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October 16, 2021

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Joe Downtown: 5 ways Zappos is reshaping downtown Las Vegas

Zappos on Carson

Leila Navidi

Zappos employees walk from Zappos’ temporary offices on Carson Avenue to the parking garage on Stewart Avenue in downtown Las Vegas on Wednesday, Sept. 26, 2012.

Zappos Opening Ceremony Downtown

Zappos employee Ana Santiago catches confetti during the grand opening ceremony for the Zappos headquarters in the old city hall building downtown Monday, Sept. 9, 2013. According to RecordSetter, a record was set for the largest number of people (1,577 people) to cut a grand opening ribbon at the same time. Launch slideshow »

Zappos Downtown Tour

Zappos CEO Tony Hsieh looks out a window from the Monkey Room where he has his office at the new Zappos headquarters in the old city hall building downtown Monday, Sept. 9, 2013. The downtown headquarters officially opened Monday. Launch slideshow »

Zappos employees will take six weeks to completely move into the company’s new downtown headquarters, the former City Hall the company has spent millions of dollars renovating.

Some 200 employees who already worked downtown, in a building at 3rd Street and Bridger Avenue, moved in over the weekend, said Zach Ware of Zappos. The remaining 1,300 or so will fill the building over the next six weeks.

With the influx of employees — for nine years they have worked in Henderson in an office complex at Green Valley Parkway and the 215 Beltway — downtown Las Vegas is going to be seeing and feeling quite a bit of change.

Even early this morning, The Beat coffeehouse at 6th and Fremont streets was full of new faces, some of them Zappos workers.

That is only the beginning.

A 3 p.m. ribbon-cutting ceremony at the headquarters today heralds the start of a new look downtown. Everyone has an opinion about whether that look will add a shine or cause headaches if the city isn’t ready for it. Here’s our take:

    • Business

      While Zappos has top-notch on-site benefits for its employees, including a fairly lavish cafe and drinks if you want them, workers are bound to want to see “what’s out there” once in a while for lunch or happy hour.

      So expect downtown bars and restaurants to see a boost in business.

      Of course, downtown carries a decades-old stigma as an unsavory place. The city’s efforts to stimulate the downtown economy over the years have come in fits and starts. Only Zappos’ announced move and the creation of the Downtown Project redevelopment agency, whose partners include Zappos CEO Tony Hsieh, has so far brought significant change.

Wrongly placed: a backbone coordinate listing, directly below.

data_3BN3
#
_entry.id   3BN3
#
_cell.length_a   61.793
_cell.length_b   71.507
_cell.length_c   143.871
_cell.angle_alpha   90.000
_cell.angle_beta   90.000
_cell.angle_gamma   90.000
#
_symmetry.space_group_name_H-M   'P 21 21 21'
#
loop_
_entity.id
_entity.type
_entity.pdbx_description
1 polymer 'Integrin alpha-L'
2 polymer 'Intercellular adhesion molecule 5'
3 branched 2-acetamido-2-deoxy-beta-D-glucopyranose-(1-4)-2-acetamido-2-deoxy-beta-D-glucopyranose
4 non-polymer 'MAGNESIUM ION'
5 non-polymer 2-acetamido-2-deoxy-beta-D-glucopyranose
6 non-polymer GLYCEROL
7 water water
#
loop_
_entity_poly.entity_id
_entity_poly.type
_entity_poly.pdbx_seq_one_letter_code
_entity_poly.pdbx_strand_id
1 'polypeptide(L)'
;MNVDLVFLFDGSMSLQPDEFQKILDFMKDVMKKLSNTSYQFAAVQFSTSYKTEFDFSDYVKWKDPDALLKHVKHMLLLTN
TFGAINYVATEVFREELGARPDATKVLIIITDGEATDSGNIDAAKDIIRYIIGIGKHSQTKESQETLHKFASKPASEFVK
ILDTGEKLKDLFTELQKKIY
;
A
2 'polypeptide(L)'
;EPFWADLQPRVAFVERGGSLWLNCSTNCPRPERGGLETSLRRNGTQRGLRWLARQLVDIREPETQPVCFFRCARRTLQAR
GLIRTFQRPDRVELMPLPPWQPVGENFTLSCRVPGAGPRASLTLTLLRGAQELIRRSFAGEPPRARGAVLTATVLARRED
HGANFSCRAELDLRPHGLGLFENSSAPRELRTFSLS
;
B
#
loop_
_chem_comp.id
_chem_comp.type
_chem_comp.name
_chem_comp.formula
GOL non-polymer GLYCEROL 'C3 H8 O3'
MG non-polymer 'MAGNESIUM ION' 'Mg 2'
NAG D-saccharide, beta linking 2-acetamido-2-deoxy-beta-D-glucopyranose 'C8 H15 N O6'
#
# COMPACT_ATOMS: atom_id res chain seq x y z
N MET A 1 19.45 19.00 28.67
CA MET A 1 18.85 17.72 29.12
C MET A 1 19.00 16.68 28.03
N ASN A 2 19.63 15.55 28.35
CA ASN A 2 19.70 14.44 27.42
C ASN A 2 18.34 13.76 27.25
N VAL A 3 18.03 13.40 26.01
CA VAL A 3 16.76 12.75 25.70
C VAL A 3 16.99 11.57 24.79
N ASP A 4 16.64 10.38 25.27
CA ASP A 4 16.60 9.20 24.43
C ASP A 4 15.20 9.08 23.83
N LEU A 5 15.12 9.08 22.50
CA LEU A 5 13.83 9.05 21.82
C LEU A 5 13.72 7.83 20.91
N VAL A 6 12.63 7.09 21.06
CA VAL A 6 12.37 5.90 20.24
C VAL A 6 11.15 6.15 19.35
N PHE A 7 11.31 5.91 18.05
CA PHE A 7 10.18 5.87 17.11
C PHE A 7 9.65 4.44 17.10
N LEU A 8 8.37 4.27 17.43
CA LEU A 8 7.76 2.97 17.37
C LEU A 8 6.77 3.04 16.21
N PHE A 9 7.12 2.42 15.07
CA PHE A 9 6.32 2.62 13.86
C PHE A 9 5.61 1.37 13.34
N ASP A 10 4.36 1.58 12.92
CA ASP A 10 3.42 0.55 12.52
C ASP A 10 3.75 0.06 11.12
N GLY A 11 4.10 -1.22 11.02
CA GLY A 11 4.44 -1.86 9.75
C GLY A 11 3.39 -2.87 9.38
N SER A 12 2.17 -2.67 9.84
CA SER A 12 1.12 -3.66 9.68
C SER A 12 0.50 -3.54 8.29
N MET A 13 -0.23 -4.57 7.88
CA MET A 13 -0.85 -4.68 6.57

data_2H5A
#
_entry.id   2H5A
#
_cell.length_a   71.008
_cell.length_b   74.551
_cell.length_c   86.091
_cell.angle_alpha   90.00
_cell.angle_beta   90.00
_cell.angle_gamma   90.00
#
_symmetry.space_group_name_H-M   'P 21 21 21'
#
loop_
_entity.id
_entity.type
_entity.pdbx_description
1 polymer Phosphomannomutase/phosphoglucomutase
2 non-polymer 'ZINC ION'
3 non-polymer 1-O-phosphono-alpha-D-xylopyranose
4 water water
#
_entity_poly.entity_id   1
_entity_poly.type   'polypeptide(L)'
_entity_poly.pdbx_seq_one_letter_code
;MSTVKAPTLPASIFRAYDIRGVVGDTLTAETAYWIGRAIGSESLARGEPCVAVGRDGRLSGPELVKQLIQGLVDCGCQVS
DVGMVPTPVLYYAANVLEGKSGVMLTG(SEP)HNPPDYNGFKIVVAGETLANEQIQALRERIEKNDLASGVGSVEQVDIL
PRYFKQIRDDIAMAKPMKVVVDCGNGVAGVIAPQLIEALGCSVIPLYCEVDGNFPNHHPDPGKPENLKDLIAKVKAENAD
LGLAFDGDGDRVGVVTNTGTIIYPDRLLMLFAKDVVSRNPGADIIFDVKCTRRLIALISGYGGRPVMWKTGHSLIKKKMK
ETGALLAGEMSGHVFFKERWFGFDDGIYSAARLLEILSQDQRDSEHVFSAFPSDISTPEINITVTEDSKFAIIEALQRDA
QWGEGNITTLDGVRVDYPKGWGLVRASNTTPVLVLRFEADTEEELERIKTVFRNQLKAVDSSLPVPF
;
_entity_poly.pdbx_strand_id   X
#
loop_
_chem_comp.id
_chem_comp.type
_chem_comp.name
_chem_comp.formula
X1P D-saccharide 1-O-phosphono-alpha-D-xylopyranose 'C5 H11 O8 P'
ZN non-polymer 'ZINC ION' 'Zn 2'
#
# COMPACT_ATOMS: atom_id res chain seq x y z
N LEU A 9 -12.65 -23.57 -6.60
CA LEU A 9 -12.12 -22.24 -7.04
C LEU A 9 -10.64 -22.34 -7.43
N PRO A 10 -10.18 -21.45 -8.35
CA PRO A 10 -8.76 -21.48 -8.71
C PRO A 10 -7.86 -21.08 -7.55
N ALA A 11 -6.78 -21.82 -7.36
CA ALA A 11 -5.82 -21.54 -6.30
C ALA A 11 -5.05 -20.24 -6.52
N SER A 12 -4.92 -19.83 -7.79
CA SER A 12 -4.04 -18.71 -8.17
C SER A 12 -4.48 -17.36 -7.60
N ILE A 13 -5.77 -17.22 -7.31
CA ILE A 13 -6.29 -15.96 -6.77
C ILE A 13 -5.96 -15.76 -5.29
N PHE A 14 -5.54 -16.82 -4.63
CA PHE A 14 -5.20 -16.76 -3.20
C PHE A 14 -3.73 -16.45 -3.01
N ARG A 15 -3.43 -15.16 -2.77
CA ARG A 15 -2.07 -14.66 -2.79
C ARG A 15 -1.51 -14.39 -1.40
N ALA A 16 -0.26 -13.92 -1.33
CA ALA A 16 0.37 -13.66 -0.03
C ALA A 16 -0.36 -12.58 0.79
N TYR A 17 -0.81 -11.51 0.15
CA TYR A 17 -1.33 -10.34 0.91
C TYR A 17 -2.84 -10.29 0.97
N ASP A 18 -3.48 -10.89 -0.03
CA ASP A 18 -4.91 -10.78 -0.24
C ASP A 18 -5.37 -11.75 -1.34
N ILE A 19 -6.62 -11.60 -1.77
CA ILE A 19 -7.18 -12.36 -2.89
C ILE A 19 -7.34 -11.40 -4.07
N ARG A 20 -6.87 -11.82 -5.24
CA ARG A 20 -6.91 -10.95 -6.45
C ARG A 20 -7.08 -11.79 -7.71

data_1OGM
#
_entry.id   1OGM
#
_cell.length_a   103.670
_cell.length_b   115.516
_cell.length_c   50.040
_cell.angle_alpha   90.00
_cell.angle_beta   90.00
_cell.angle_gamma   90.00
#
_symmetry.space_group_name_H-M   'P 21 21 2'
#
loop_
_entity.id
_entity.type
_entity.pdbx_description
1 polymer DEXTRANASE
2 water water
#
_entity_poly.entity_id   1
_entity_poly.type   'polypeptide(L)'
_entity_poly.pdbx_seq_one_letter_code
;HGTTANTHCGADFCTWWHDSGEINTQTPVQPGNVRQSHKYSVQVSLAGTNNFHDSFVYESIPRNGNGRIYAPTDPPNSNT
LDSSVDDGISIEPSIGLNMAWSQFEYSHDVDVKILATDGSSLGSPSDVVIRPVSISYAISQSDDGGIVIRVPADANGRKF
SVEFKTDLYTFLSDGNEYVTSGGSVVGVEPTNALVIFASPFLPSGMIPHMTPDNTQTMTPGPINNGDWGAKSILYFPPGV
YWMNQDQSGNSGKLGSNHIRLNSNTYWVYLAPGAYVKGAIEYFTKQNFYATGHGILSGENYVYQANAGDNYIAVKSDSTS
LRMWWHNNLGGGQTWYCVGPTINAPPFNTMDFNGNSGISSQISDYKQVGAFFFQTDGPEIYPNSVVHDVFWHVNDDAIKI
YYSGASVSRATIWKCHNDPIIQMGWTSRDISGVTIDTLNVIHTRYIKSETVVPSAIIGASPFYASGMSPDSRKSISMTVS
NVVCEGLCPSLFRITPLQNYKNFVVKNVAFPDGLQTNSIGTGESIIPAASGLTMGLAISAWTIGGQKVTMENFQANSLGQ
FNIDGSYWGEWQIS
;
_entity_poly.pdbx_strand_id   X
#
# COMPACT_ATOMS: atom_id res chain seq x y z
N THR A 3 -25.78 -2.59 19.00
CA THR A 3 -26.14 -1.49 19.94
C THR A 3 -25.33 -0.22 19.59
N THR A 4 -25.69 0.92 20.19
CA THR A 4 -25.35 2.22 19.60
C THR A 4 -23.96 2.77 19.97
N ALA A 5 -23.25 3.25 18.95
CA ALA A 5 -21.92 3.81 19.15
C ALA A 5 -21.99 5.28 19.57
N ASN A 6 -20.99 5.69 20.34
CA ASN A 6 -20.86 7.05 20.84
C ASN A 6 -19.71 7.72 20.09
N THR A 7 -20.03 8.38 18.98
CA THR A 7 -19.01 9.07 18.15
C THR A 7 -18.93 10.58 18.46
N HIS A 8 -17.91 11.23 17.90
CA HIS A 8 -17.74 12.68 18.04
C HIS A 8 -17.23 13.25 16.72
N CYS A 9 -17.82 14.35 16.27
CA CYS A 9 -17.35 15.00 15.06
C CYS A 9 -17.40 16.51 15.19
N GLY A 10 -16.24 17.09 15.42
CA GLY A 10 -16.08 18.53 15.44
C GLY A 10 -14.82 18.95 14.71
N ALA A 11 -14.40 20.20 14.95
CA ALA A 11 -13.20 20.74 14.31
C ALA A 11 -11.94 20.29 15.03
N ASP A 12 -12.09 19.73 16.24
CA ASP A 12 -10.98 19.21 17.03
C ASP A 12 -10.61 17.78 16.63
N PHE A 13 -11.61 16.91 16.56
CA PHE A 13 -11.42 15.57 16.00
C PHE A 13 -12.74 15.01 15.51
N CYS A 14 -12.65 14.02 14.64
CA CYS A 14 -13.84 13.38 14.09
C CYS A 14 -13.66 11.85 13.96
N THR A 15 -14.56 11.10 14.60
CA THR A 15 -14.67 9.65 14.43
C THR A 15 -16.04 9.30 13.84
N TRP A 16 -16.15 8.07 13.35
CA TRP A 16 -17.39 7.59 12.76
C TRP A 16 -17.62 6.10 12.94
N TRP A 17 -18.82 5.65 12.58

We’ll see soon enough if those redevelopment efforts will be enough to overcome downtown’s reputation.

    • Traffic

      Zappos is bringing in 1,500 employees. Downtown Grand, formerly the Lady Luck, will have another 800 over the next two months.

      Both businesses operate 24 hours a day, seven days a week, so those employees’ commutes will come in waves. And few live downtown — the fact is, there isn’t a lot of residential housing for them to occupy.

      So will we see gridlock downtown?

      The city’s line has been, no problem: Downtown already handles thousands of state, county and city workers, so no one foresees much of an issue.

      Downtown Project, meanwhile, is working on a multi-modal traffic system — bicycles, electric cars and more — which has the promise of alleviating the need for a car. A test version of the system will be online next year.

      In addition, an enormous and enormously expensive highway project known as Project Neon — estimates are $1.3 billion to $1.8 billion — is supposed to make travel to and from the area easier. Some of the project involves the creation of improved on- and off-ramps at Charleston Boulevard.

      But with owners of property targeted to be taken by eminent domain fighting for every penny they can eke from the state, the project’s true costs could go higher. Plus, it will take years to complete, so don’t look there for traffic help any time soon.

    • Crime

      Drawing more people downtown could have one of two effects on crime.

      More people could lure criminals looking for a quick score. The more popular theory is that more people in an area acts like a spotlight shining on an area that criminals want to avoid.

    • Police

      There’s no question the popularity of downtown has resulted in more attention by Metro Police. Most Friday nights, when the dozen or so bars and bar/restaurants in about the first block of Fremont East are serving hundreds of people, Metro is there in force.

      Opinions vary about whether that’s good or bad.

      Some feel the police are too heavy-handed in dealing with minor offenses, such as jaywalking and open containers.

      Others say they’d rather have a strong police presence, which could prevent a more serious or violent offense.

    • Goofiness

      Last week, a handful of men and women walked into The Beat wearing costumes of varying inanity.

      One looked like she was Pippy Longstocking. The others were a mishmash of odd hats and clothing. They were new Zappos hires completing a scavenger hunt, which got them acquainted with the downtown area.

      Zappos seems to have a penchant for figuring out ways to make work fun — you should see their elevators, which have video game screens inside.

      This summer, it had a monthly llama parade to Cashman Field for 51s games. On Halloween, Zappos blacked out the windows of their Henderson office to create a creepy office interior.

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